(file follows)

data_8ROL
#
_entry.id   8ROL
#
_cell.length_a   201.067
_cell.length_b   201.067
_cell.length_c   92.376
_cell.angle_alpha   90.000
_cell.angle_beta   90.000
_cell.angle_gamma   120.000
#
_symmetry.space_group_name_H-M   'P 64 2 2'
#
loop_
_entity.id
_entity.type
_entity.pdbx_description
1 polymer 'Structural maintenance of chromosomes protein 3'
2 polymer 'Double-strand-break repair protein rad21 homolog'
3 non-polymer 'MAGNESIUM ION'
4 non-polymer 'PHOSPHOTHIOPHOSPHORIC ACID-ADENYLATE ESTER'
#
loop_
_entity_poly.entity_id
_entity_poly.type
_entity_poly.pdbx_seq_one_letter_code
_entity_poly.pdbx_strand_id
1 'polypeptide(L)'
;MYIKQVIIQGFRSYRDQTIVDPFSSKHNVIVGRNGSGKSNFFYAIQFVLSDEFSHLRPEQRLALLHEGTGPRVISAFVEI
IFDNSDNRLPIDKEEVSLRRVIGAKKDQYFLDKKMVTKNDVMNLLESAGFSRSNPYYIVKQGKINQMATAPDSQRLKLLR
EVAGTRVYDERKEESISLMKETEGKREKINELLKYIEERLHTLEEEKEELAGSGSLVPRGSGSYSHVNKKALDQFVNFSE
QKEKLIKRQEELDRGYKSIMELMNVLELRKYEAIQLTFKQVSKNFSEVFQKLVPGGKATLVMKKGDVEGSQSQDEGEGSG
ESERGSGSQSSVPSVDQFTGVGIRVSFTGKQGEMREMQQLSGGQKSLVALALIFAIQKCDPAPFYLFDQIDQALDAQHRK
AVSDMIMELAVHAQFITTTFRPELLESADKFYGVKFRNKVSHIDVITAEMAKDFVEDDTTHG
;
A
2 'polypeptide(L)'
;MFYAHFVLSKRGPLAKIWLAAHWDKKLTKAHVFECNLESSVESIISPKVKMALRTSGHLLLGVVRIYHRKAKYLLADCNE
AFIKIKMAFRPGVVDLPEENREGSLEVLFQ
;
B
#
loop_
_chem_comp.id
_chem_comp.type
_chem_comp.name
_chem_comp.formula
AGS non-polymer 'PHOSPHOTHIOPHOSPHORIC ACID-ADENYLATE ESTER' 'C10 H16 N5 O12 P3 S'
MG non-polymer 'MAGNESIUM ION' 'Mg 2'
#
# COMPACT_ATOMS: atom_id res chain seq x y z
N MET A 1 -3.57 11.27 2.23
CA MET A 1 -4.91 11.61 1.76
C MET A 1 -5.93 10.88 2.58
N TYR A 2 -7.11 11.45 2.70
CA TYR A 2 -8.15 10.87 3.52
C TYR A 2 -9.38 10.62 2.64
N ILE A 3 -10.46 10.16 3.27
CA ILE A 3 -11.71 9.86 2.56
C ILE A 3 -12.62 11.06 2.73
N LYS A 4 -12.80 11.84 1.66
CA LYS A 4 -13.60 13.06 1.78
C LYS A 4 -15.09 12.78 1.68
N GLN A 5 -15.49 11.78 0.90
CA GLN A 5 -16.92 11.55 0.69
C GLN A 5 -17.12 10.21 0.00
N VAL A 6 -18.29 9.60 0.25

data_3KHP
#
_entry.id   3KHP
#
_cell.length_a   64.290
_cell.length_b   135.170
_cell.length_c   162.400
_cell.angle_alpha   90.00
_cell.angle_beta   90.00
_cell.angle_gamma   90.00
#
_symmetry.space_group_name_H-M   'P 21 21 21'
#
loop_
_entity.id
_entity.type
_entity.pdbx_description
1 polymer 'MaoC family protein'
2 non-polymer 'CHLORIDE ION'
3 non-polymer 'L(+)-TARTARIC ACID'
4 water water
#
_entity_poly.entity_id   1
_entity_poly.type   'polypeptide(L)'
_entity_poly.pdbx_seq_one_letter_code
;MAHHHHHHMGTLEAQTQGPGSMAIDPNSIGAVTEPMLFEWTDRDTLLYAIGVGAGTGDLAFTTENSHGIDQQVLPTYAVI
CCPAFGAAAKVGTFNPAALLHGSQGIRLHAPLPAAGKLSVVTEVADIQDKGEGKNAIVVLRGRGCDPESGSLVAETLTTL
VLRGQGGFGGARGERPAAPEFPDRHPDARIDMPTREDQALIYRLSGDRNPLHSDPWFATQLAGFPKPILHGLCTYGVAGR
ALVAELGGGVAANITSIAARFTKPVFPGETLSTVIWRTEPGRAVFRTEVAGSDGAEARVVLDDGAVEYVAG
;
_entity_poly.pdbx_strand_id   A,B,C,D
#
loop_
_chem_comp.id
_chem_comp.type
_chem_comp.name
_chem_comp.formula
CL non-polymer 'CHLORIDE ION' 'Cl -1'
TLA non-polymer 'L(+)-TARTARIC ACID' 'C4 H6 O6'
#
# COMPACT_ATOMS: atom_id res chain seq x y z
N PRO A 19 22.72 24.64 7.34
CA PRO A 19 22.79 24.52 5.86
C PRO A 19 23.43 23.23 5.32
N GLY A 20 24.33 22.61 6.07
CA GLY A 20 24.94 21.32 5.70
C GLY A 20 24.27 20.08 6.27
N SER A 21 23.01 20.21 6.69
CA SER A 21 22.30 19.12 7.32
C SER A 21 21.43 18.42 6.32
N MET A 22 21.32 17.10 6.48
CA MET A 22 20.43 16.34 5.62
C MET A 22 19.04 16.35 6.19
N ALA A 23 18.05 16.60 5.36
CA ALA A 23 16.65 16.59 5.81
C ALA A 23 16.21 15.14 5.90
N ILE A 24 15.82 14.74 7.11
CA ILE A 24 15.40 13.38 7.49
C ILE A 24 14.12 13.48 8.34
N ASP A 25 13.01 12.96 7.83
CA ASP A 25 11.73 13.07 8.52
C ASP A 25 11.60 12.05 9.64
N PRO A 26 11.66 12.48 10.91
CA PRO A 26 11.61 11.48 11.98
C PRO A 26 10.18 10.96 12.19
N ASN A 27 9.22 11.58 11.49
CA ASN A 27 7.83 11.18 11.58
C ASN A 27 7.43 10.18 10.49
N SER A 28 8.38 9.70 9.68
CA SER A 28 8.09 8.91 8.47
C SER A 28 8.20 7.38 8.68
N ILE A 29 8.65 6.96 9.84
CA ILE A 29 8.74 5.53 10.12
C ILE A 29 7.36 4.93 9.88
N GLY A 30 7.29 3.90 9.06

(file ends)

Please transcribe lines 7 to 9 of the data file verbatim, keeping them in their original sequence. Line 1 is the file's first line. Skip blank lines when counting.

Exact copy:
_cell.length_c   92.376
_cell.angle_alpha   90.000
_cell.angle_beta   90.000